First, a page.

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Should we declare as Queue or Priority Queue while using Priority Queue in Java?

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  • Last Updated : 21 Nov, 2022
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Queue:

Queue is an Interface that extends the collection Interface in Java and this interface belongs to java.util package

A queue is a type of data structure that follows the FIFO (first-in-first-out ) order. The queue contains ordered elements where insertion and deletion of elements are done at different ends. 

Priority Queue and Linked List are some common classes that implement the Queue interface.

Syntax to declare Queue:

public interface Queue<E> extends Collection<E>

Some methods which can be performed on Queue interface are add( ), poll( ), peek( ), remove( ) and more.

Advantages:

  • Queues can be used to implement other data structures like arrays and lists.
  • Queues are very easy to use and implement.
  • Easy to manage and operate on a huge amount of data.

Disadvantages:

  • Queues have limited size as they are predefined.
  • Searching for data in Queues is not easy.

PriorityQueue:

Priority Queue is a class that is defined in the java collection framework and implements the Queue interface. It also follows FIFO order but in this case elements in the queue are placed according to their priorities.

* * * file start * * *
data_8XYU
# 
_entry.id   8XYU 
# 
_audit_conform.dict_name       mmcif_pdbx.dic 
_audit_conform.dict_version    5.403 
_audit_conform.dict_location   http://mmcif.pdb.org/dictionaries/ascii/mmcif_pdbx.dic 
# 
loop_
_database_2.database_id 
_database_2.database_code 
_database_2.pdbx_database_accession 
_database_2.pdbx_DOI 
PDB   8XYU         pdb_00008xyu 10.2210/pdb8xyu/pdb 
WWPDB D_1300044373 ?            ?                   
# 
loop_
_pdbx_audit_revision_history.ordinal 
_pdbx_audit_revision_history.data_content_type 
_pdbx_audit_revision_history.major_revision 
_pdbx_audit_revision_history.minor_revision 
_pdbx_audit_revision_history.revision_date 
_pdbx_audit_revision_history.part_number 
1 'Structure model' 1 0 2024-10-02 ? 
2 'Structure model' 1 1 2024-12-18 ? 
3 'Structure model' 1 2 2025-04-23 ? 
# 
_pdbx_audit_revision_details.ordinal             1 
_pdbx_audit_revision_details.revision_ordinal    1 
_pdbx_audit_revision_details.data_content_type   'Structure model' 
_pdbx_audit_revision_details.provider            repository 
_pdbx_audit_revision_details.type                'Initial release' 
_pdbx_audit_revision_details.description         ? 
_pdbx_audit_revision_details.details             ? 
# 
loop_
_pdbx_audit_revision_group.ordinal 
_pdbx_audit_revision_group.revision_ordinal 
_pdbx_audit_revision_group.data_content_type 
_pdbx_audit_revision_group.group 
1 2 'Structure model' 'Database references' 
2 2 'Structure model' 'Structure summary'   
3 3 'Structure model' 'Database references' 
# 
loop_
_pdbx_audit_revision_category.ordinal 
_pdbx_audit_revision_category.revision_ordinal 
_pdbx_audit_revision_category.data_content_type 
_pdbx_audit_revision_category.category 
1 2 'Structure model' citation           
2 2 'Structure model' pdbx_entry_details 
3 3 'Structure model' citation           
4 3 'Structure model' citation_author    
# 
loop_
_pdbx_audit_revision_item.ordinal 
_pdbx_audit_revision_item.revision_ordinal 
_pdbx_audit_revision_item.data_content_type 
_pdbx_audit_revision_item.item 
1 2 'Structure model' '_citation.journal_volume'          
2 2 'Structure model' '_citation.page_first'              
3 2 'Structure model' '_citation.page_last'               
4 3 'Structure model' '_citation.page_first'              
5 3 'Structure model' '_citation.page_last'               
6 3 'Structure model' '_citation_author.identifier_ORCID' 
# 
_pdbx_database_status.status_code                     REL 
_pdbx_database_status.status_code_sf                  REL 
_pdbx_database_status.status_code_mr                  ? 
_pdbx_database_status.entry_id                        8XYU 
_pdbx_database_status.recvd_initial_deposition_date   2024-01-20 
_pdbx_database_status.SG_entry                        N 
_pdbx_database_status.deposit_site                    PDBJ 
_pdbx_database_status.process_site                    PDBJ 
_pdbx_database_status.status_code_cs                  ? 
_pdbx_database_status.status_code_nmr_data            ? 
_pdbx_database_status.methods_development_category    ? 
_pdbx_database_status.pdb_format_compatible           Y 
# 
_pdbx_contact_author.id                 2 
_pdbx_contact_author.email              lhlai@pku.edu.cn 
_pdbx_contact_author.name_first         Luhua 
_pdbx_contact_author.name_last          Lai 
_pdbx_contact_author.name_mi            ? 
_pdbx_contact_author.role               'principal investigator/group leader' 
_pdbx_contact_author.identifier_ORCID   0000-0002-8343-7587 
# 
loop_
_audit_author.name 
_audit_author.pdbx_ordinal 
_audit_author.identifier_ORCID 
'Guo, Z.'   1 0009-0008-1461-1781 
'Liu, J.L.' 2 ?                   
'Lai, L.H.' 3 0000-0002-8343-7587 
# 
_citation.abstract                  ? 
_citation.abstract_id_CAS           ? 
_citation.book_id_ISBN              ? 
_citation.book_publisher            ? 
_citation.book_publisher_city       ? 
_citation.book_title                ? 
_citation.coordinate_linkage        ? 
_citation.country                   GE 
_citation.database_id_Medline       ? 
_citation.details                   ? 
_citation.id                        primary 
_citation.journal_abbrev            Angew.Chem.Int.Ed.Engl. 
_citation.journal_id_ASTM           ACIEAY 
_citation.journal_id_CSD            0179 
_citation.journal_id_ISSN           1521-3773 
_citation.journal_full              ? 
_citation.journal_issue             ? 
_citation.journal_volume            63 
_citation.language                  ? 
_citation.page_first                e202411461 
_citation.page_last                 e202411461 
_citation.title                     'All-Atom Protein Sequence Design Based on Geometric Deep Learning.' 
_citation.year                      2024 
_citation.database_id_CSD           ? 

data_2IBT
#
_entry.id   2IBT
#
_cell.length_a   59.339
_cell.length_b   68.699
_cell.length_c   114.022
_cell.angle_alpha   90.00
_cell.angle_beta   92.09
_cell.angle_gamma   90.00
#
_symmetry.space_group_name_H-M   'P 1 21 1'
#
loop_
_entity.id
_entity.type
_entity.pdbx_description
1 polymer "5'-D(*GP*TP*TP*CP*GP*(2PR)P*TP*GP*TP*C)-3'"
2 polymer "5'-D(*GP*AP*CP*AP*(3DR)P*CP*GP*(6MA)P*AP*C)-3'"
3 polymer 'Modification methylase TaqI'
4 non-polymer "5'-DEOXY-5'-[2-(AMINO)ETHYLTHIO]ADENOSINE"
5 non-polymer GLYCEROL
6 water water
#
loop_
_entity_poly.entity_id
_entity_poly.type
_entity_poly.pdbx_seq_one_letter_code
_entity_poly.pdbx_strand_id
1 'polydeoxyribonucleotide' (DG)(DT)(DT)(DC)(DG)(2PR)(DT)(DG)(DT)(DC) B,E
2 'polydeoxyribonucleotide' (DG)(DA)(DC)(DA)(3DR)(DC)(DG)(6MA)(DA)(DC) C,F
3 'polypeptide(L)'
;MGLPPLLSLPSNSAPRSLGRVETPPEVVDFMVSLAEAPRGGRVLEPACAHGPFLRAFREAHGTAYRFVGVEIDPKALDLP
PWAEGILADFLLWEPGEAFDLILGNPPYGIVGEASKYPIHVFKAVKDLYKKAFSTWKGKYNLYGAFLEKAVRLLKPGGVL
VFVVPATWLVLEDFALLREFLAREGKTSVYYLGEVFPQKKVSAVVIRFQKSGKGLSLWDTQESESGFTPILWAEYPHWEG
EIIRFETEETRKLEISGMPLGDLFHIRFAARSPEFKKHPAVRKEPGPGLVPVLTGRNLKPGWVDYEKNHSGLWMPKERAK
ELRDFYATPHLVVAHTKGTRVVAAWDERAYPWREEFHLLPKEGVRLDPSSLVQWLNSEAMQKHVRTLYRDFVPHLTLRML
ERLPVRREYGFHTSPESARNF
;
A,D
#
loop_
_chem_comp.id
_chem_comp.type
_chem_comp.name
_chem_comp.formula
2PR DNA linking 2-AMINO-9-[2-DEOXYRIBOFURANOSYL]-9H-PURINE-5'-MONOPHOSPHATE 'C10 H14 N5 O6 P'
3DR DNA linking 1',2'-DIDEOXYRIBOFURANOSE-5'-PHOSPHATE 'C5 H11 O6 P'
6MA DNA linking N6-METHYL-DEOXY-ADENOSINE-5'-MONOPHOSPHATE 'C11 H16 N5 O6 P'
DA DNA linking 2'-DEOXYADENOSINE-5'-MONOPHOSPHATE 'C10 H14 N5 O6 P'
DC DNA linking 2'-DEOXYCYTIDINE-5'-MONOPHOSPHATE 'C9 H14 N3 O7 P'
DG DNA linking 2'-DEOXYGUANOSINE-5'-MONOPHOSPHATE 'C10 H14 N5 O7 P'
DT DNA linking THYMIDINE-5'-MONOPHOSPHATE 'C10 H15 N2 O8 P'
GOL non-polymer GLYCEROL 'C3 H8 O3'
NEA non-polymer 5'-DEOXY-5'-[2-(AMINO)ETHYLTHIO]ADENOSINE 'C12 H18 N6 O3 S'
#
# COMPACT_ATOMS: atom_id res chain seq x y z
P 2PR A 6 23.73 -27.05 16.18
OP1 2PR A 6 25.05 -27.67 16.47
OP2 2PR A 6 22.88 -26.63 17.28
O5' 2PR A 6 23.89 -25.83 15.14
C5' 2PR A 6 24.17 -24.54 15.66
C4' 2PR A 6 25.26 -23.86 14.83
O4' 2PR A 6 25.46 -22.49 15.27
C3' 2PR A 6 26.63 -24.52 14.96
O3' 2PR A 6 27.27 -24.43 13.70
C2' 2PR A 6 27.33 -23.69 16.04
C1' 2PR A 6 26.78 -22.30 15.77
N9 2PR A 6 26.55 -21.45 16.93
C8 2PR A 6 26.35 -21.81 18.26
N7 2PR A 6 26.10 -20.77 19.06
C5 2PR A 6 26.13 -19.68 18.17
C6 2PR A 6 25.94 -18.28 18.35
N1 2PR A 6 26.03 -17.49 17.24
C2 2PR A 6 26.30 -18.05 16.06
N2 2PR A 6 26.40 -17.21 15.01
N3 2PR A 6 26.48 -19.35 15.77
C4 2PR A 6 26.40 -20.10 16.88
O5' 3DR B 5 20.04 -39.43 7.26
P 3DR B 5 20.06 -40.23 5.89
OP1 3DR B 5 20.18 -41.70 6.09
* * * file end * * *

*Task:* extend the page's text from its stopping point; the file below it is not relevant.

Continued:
Syntax to declare Priority Queue:

public class PriorityQueue<E> extends AbstractQueue<E> implements Serializable  

Advantages:

  • Searching of data is easy as they are placed according to their priority.
  • PriorityQueues are more efficiently organized

Disadvantages:

  • Performing insertion operations on a priority queue take more time as they need to find the positions of elements according to their priority.
Java Framework for queue and priority queue

Java Framework for queue and priority queue

Here let us see whether we can use Queue or priority queue when we are using priority queue.

Case – 1

PriorityQueue<Integer> pq = new PriorityQueue<>(); 

Advantages: By declaring the priority queue as priority queue we can quickly access the highest item with a time complexity of just O(1).

Disadvantages: Enqueue and dequeue operations on the priority queue are slow and also have a time complexity of O(log n).

Case – 2:

Queue<Integer> q = new PriorityQueue<>();

Advantages: By defining a priority queue as Queue we can change the actual implementation with a single line.

Disadvantages: In some cases, it will generate errors if our code includes priority functionalities where prioritization methods are absent because of declaring the priority queue as Queue.

Conclusion:

In many cases, the first case is mostly used but while writing our code if Queue do not use any functionality of prioritization then we can use Queue. In that way, we can change the actual implementation with one line. But if our code uses any priority functionalities then we must use the first case instead of the second. If we use the second case in the usage of priority features then it will produce errors as it will call for prioritization methods. In general, the first case should be used to avoid errors.

The efficient way of declaring PriorityQueue is case 1 which is to declare a priority queue as priorityQueue because it improves code readability and avoids causing errors. 

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